Music blogging. It’s incredibly easy to write with a sneer permanently attached. Record X, Album X, Band X (but never Richard X) – well, these are the things we can enthuse over, basking in the rays of wow by assimilation.
But the rest, that flotsam and jetsam of the stereo’s tidal flux? Fuck it, I’ll just sow these words with lazy dismissal and vague contempt, because Record Y, Album Y, Band Y (and Richard X) don’t press my buttons, and you’re far more likely to read “witty” misanthropy than a one-dimensional appraisal such as “Coldplay, they’re okay I suppose”.
Cover versions intrinsically attract the sneer approach. Cover versions of explicitly well-known tracks virtually beg for snide-filled rhetoric, if for no other reason than the requirement to commit feeds off an artist’s over-confidence and a complete lack of imagination (for the latter in particular, see ‘I Am The Walrus’ by Oasis, or The Lemonheads’ version of ‘Mrs Robinson’).
Hence below the words, you can blame some unaccountable mellowing on my part for the lack of sneer. Even though the cover version in question taps into material iconic, overplayed, and far too familiar. It’s all to do with angles, I’d wager; regarding the source not as a means to an end, but as a starting point, a route in and around the original composition (regardless of how high this ranks in the soundtrack to our youth).
June Tabor and Oysterband have form when it comes to reinventing the songs of others; it’s all part of that fine folk tradition, where like open-source software, songs exist the be moulded by the subtle touches of each generation. I’ve been meaning to blog about their version of John Parish and Polly Jean Harvey’s haunting ‘That Was My Veil’ – but never got around to it because I’m lazy and like a drink (I’ll add this track to the below the words, too). But it’s their version of that Joy Division standard that’s been on the LGM playlist of late (as well as the listening hours of others, considering that the band played this on Jools Holland’s show earlier this week). It’s all about pace, about texture, subtly rich harmonies that lend an air of gravitas, drawing you inwards towards the song’s bitter-sweet embrace.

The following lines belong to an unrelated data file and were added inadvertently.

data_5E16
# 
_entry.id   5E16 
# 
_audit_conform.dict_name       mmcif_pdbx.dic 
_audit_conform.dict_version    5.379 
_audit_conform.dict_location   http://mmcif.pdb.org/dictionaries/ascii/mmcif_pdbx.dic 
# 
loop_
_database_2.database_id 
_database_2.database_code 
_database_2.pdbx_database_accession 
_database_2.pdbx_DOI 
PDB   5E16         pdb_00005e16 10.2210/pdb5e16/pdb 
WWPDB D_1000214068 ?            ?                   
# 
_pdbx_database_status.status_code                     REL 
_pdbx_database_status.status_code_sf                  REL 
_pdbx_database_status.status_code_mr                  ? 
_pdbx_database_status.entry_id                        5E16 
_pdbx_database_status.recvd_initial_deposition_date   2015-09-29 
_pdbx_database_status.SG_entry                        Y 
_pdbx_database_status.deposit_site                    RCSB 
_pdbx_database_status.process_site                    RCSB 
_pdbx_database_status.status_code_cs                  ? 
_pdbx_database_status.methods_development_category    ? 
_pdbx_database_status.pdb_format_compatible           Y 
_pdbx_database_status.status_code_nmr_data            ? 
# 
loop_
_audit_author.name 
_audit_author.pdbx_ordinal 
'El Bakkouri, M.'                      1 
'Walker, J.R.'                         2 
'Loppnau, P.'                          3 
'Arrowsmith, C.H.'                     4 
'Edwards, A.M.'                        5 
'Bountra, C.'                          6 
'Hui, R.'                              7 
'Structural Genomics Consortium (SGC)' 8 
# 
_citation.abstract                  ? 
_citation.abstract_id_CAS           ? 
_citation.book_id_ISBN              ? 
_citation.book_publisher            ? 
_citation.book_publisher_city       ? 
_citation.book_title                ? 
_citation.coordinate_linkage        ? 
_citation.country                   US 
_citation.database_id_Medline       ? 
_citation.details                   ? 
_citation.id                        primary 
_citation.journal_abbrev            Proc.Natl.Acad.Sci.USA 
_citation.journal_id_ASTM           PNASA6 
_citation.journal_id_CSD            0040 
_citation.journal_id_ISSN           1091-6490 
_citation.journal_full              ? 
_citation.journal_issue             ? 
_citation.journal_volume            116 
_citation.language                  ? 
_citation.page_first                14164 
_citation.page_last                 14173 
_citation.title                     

Have yourself a listen… after which we can reattach our sneers for all to see, like the über-modern ladies and gents we truly are.
June Tabor And Oysterband / Love Will Tear Us Apart
June Tabor And Oysterband / That Was My Veil